According to the quantity theory of money: MV=PY. If weassume that V (velocity of circulation) and Y (total output, GDP) are constantvariables, an excessive increase in the money supply will lead to an increasein the prices as well, resultingin the hyperinflation. · LargeGovernment DebtsThe existence of weakgovernment is another important condition that triggers high inflation.Hyperinflation often occurs when the government cannot cover its liabilities.
Theystart printing money in order to pay the bills. At the same time the demand formoney remains constant or may decrease. As a result there is an imbalance inthe supply and demand for the money. This causes the rise in prices, as thevalue of currency decreases.
In the developing countries there are some other additionalfactors that may result in hyperinflation:· UrbanizationBecause of it, rural areas have less developedinfrastructure that causes lower production, resulting in lower GDP. So theproblem of urbanization biasness is still a big issue when it comes to thepoint of reducing hyperinflation with a vast amount of development. (Tocqueville1988, Madison 1961, Weingast 1997).
· Rural-UrbanMigrationLots of people from the rural areas move to urban areas withthe purpose of finding a job. This creates a labor surplus, resulting in thehyperinflation. Hyperinflation Case Studies Over the past decades there has been several cases ofhyperinflation, mostly connected to the wars, collapse of communism or crisis.In this countries there is a huge demand on the government expenditures inorder to rebuild the economy. In the table below is illustrated the highestmonthly inflation rates recorded in history:HungaryThe worst case of hyperinflation in history was stated inHungary after the World War II, in 1945-46.
However, the government handled the problem and in August 1946 thelevel of prices was stabilized.As a historical precondition of the Hungarian hyperinflationcan be considered a high rate of inflation between 1919 and 1924, which wascaused by the Treaty of Trianon and political instability. Due to inability topay the bills, the government started printing the money what resulted ininflation of 98% per month in 1923. Later in 1927 Hungarian currency – koronawas replaced by peng?, which was devalued during the financialcrisis caused by the Great Depression.The World War II has caused huge costs and Hungarywas not an exception. Due to the destruction the prices have started to riseeven at the beginning of the WWII. The Hungarian government printed the moneyin order to stimulate the economy, resulting in high rate of inflation. InMarch 1941 there were 5 peng? to the US Dollar, by June 1944, there were 33 peng?to the USD.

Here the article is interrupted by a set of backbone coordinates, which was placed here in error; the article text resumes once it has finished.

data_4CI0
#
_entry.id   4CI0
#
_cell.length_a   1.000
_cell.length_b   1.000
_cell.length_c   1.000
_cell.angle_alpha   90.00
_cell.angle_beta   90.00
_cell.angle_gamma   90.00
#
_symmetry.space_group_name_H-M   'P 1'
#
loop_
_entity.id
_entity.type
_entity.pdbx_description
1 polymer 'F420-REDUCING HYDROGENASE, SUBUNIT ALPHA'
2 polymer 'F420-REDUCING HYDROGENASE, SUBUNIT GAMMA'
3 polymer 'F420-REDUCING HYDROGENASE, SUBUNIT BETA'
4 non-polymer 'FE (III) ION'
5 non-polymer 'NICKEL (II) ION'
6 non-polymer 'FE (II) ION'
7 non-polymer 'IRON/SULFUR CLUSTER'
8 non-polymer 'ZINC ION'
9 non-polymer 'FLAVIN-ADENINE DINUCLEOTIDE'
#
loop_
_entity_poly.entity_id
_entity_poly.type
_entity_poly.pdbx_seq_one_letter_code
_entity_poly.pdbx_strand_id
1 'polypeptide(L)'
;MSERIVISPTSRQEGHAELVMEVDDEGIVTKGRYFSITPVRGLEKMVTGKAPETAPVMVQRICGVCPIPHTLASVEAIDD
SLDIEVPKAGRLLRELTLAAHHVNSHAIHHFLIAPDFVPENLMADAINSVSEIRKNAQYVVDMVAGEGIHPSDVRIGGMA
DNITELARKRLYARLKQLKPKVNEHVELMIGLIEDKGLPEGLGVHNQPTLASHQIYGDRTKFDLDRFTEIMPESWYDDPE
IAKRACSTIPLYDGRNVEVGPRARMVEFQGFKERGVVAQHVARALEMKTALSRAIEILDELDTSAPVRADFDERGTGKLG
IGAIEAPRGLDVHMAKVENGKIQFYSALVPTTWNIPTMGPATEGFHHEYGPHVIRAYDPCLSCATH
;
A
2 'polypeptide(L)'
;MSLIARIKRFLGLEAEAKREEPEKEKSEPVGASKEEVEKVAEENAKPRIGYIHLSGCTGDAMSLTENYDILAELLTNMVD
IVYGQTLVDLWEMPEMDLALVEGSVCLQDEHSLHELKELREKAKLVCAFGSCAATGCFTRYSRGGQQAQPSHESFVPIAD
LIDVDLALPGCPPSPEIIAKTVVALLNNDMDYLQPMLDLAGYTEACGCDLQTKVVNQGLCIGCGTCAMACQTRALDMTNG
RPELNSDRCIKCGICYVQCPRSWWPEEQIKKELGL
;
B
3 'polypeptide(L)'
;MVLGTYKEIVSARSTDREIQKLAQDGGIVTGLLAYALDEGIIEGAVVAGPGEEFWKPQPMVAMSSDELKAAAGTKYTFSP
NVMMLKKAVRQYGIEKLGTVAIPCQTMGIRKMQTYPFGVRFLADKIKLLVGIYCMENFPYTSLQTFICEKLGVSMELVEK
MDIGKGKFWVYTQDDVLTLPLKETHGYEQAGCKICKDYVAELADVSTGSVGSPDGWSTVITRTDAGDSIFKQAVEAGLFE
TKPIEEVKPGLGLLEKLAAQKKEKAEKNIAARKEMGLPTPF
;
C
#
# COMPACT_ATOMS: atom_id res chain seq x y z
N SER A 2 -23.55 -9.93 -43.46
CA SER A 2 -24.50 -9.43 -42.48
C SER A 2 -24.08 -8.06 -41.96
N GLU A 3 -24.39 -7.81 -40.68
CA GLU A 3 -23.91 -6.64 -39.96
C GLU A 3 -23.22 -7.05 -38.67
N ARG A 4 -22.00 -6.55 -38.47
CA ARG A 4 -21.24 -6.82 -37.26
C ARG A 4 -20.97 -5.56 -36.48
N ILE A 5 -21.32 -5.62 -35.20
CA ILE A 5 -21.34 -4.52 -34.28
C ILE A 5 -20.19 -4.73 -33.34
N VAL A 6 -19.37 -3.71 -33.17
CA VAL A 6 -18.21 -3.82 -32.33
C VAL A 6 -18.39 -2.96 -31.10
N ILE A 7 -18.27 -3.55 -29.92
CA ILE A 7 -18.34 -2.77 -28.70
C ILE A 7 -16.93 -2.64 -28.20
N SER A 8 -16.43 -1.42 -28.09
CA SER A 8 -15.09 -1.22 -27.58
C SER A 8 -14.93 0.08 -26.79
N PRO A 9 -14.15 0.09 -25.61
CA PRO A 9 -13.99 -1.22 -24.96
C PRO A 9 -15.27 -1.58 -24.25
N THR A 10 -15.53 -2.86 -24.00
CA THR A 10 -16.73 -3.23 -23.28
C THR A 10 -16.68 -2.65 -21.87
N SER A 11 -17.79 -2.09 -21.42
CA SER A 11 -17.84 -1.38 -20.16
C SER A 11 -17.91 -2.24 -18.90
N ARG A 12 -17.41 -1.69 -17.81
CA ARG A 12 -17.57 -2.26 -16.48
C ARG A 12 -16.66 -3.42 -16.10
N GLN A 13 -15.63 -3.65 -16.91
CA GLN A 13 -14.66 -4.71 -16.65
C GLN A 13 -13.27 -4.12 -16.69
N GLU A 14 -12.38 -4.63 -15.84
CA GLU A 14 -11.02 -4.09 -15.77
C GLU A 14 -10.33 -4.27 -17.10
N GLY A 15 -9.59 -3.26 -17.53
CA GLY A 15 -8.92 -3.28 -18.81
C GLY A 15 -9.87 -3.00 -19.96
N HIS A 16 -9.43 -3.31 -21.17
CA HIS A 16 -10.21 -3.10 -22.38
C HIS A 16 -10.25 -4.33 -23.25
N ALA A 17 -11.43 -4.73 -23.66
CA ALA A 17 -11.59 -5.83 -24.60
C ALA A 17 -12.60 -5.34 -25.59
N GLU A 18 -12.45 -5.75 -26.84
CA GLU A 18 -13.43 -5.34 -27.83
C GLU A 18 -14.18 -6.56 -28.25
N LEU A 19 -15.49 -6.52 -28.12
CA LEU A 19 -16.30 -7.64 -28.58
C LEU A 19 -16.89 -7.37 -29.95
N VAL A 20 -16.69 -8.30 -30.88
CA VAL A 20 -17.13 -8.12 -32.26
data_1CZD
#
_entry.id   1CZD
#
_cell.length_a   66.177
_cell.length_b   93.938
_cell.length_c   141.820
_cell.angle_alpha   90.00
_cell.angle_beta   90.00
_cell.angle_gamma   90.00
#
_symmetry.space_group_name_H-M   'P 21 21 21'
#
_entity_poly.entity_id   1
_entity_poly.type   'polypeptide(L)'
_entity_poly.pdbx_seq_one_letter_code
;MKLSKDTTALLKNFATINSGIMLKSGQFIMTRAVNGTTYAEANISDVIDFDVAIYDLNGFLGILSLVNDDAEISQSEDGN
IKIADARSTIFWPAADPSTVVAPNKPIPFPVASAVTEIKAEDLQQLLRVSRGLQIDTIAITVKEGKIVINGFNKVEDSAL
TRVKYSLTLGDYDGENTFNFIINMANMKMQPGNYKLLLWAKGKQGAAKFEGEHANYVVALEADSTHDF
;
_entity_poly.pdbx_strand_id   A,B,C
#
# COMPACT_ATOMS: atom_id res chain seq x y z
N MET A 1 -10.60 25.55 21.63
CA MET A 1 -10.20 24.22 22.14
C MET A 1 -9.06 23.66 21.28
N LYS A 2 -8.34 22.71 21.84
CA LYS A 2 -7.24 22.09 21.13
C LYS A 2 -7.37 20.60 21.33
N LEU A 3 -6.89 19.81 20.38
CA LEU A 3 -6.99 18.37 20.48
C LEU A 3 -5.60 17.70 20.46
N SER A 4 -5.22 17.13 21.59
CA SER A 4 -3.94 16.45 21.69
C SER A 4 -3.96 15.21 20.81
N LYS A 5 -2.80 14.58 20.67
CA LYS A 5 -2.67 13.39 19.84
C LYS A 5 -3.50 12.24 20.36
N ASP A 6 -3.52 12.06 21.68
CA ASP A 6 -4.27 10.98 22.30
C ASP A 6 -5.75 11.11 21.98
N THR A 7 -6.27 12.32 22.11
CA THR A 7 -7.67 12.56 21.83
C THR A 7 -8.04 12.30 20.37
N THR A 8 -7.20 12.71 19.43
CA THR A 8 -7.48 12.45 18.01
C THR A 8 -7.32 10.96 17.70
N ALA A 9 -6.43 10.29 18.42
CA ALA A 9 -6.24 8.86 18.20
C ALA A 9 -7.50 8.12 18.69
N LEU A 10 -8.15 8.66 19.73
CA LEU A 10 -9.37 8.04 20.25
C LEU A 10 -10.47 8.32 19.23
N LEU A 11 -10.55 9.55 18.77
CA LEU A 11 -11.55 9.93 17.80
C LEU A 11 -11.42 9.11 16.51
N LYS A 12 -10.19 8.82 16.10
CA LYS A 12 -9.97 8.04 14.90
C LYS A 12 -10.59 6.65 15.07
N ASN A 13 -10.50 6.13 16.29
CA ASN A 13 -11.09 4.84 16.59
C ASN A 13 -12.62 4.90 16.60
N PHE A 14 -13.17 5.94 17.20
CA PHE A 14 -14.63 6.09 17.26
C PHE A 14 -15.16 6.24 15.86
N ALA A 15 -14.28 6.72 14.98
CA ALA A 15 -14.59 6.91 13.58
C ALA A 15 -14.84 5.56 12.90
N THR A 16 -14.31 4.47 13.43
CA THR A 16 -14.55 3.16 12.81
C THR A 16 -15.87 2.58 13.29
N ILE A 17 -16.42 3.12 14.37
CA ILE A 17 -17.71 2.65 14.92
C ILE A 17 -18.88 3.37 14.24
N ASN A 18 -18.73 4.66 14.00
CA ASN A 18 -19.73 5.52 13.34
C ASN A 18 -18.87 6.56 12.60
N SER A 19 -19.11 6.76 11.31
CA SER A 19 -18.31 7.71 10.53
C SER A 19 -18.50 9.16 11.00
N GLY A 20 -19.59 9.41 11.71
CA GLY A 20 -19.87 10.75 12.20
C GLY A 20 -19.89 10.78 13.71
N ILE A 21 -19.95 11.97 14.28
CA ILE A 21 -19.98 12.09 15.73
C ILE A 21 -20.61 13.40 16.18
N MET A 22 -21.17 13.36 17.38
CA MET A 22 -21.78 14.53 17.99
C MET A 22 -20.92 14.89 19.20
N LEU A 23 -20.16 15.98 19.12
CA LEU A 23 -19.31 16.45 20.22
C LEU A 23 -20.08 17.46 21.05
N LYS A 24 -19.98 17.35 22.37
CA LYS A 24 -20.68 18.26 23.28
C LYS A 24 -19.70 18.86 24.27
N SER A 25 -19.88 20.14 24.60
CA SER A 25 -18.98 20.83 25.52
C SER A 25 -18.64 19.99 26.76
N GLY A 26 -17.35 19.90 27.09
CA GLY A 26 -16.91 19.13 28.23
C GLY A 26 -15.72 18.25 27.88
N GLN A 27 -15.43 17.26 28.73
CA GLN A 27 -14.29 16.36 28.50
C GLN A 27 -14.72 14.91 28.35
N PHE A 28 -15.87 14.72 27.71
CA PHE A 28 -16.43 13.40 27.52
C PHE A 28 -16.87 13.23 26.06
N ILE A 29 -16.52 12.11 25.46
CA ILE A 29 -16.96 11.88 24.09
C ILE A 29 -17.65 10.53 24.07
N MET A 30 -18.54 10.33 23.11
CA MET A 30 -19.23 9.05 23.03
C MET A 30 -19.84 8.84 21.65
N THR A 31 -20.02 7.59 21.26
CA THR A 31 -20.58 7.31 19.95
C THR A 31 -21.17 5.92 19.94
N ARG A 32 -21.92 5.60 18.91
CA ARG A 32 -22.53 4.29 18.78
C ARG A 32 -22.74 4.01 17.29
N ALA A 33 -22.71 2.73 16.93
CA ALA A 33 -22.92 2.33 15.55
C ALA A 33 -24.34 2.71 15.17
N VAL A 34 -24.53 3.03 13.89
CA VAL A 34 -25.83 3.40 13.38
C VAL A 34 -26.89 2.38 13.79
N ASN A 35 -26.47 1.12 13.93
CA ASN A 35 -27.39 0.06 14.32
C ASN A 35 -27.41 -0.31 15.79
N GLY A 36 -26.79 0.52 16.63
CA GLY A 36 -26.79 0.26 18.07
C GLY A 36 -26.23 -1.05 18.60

They did not stop printing money and, as it is shown in the tableabove, the real hyperinflation began in August 1945. The situationbecame worse after the war, when the army started issuing their own militarymoney. The hyperinflation has changed the situation even more dramatically forthe government. By July 1946 hyperinflation reached its peak of %- by far the highestinflation rate ever recorded. As a solution the government got an idea ofchanging the name of the currency. Peng? was replaced by milpeng? = 1 000 000peng?, which in turn was replaced by bilpeng?=1 000 000 000 000 peng? that wasreplaced by inflation-indexed adopeng?. Consequently, indexation was thedecisive mechanism making the Hungarian hyperinflation of 1945-46 atypical ofother hyperinflations (W.
A. Bomberger and G.E.Makinen). As a final solution, thegovernment replaced peng? by the forint=400 000 quadrillion peng? on August 1,1946.The hyperinflation, first of all, affected theworkers. Real wages fell by over 80%. Second, the creditors were wiped out.